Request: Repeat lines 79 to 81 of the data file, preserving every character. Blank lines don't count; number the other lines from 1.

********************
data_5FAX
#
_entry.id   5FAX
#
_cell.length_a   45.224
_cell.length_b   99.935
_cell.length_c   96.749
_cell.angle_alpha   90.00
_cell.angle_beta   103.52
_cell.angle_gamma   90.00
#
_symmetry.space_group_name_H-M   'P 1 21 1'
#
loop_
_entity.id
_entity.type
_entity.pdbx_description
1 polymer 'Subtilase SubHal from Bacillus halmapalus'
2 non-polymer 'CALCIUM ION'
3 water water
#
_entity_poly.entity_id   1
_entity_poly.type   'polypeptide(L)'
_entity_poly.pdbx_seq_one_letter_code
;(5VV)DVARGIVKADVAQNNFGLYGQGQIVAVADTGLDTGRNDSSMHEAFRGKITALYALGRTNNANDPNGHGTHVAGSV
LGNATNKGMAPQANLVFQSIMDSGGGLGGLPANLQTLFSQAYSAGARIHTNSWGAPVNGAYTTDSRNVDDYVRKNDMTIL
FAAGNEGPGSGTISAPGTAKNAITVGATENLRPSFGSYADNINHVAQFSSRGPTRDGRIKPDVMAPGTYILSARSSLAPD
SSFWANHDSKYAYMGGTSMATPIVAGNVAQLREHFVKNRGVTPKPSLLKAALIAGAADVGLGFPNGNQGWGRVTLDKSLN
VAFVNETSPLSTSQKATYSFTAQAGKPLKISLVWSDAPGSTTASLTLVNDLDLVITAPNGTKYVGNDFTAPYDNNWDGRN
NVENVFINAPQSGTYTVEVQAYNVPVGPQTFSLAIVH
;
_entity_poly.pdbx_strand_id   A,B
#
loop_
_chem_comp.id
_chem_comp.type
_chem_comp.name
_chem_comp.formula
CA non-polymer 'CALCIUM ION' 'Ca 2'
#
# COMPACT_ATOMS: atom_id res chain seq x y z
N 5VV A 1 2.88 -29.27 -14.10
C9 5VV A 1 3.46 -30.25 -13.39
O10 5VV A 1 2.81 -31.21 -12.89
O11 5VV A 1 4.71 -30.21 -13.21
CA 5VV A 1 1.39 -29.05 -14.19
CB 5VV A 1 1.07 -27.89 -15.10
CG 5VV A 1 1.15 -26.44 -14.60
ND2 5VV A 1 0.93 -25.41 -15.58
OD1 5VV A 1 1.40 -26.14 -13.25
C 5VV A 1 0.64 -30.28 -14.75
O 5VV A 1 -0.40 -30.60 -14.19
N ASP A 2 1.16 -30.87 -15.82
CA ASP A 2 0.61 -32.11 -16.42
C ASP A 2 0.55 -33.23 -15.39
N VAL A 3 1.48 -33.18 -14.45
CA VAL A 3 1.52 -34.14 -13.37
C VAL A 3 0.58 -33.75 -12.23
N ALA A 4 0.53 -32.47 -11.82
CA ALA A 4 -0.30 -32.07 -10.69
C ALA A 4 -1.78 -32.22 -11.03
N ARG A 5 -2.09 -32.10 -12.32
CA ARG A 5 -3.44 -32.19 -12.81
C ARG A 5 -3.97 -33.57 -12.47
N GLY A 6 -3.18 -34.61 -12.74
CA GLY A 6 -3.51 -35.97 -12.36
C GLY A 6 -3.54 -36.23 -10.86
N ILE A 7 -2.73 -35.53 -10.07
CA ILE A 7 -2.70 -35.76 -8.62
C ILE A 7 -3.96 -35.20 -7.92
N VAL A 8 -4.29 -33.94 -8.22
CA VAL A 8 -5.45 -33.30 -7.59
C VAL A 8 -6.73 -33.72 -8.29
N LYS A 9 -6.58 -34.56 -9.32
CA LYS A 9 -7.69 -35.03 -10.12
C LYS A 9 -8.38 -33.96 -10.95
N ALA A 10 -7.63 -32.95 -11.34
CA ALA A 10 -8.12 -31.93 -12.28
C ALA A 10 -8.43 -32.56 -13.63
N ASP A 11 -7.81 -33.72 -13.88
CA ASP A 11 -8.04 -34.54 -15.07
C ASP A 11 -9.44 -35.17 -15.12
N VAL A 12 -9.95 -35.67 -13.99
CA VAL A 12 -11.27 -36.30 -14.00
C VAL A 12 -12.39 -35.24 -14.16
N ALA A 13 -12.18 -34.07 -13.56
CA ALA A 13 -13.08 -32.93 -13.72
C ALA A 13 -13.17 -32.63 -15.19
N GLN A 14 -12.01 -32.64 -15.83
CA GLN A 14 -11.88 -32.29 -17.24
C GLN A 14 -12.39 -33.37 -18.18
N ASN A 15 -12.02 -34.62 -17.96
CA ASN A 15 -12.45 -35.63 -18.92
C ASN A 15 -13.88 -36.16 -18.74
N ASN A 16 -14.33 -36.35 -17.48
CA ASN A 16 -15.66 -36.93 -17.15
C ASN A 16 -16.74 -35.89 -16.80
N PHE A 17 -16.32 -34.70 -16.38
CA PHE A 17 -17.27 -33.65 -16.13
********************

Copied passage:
C ALA A 10 -8.43 -32.56 -13.63
N ASP A 11 -7.81 -33.72 -13.88
CA ASP A 11 -8.04 -34.54 -15.07